Vehicular traffic would be confined to designated roads and trails, except for emergency and authorized administrative access, which includes the needs of individuals holding permits and leases. Hunting would continue to be managed by the State of Idaho on the lands to continue under the administration of the BLM. Hunting would not be permitted on the lands to be administered by the NPS. As wildlife rarely stray onto this land, this prohibition would have only a negligible effect on hunting in the area. The collection of resources, objects, rocks, fossils, plants, parts of plants, animals, and similar items from the monument would be prohibited, except for collections authorized by a permit in conjunction with authorized research or management activities; the collection of antlers or horns on BLM- administered lands as provided for by Idaho Department of Fish and Game regulations; and the collection of dead wood for immediate use in campfires, where campfires are allowed. As stated earlier, these prohibitions would not diminish the responsibility and authority of the State of Idaho for management of fish and wildlife, including the regulation of hunting, on BLM-administered lands within the monument.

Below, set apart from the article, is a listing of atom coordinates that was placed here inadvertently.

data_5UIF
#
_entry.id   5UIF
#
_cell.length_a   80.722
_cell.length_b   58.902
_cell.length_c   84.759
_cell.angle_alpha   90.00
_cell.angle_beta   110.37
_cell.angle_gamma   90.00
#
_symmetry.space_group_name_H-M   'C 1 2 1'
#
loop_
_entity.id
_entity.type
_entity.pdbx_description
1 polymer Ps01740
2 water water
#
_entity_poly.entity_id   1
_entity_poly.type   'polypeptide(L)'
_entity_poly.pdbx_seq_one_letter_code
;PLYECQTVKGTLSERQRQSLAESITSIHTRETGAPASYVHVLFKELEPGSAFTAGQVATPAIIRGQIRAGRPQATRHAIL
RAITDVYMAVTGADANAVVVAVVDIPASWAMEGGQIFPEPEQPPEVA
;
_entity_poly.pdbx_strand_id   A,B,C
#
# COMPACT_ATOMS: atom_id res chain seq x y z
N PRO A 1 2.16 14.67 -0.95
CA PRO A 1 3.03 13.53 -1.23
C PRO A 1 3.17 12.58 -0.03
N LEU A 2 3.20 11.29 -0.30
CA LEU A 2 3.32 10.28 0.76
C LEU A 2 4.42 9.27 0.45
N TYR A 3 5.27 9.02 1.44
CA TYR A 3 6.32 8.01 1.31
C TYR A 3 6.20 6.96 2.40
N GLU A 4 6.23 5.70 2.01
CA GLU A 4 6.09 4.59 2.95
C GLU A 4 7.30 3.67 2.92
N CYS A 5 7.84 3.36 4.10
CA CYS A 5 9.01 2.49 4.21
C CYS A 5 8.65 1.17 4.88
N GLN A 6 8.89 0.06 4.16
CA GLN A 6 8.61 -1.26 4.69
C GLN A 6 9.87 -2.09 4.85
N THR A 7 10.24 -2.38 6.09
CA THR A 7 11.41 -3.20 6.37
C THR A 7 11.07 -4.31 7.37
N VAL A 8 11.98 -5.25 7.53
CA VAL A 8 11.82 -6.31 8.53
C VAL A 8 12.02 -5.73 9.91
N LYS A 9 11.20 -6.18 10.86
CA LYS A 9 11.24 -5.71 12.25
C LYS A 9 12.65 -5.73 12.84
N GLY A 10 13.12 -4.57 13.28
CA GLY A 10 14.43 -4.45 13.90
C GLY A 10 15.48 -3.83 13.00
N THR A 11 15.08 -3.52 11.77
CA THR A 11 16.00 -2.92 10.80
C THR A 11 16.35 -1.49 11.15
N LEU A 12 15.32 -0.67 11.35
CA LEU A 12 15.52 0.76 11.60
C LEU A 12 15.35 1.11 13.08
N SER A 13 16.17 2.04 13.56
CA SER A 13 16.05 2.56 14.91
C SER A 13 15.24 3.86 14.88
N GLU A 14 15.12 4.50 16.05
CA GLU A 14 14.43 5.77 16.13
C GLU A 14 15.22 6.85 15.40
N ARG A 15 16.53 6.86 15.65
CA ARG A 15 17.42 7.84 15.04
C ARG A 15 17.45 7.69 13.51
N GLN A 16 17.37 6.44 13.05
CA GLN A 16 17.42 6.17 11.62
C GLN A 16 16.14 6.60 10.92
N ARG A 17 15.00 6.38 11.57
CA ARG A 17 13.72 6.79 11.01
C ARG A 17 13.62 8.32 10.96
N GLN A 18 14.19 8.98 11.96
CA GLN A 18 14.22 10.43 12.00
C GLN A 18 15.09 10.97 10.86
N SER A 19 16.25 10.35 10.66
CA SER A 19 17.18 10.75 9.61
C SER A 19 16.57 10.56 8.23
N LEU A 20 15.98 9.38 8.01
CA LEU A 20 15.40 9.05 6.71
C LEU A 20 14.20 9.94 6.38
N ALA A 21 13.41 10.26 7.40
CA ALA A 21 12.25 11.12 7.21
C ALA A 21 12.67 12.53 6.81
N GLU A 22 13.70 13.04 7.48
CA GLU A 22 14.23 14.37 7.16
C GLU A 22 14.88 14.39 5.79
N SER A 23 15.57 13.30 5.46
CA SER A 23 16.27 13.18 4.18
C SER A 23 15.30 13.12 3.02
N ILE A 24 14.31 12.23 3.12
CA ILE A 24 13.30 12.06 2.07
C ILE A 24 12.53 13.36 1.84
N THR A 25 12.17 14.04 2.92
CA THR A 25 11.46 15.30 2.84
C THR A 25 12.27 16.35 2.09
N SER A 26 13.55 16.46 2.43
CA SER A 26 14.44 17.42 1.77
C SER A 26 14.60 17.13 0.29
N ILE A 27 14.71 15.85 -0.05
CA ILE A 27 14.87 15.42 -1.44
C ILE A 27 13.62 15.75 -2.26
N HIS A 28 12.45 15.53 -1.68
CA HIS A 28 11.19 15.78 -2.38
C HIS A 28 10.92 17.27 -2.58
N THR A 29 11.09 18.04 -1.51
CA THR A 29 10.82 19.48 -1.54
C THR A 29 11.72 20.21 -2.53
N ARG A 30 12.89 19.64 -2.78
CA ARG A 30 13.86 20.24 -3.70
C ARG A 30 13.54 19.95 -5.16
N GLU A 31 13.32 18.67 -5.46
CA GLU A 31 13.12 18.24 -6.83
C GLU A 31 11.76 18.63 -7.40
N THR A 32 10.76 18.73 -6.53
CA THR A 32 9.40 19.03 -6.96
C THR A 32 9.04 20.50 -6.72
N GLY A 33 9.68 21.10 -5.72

Those current BLM lands presently categorized as "Wilderness Study Areas" which have been identified by the wilderness review required by Section 603 of the Federal Land Policy and Management Act would remain as "lands under wilderness review" until Congress either designates these lands as wilderness or releases them for other purposes. Those lands, whether they eventually come under the administration of the NPS, or remain with the BLM, would continue to be subject to the provisions of the "interim management policy" for lands under wilderness review.

The proposed expansion of Craters of the Moon National Monument would not affect any current or future proposals to pave or otherwise improve the Arco-Minidoka Road. It is my understanding that the Secretary would instruct the Resource Advisory Council to work with local communities to develop an impact aid package to address road improvements, signing, range improvements and other interests that might fall outside the normal funding capabilities of the Bureau of Land Management or the National Park Service. In addition, valid existing rights associated with private property, including access to private property, would be protected.

Some of the notable volcanic and ecological features of the areas that would be brought into Craters of the Moon National Monument by this proposal are:

This concludes my testimony. I would be happy to answer any of your questions pertaining to how this area would be managed if it is brought within the boundary of Craters of the Moon National Monument.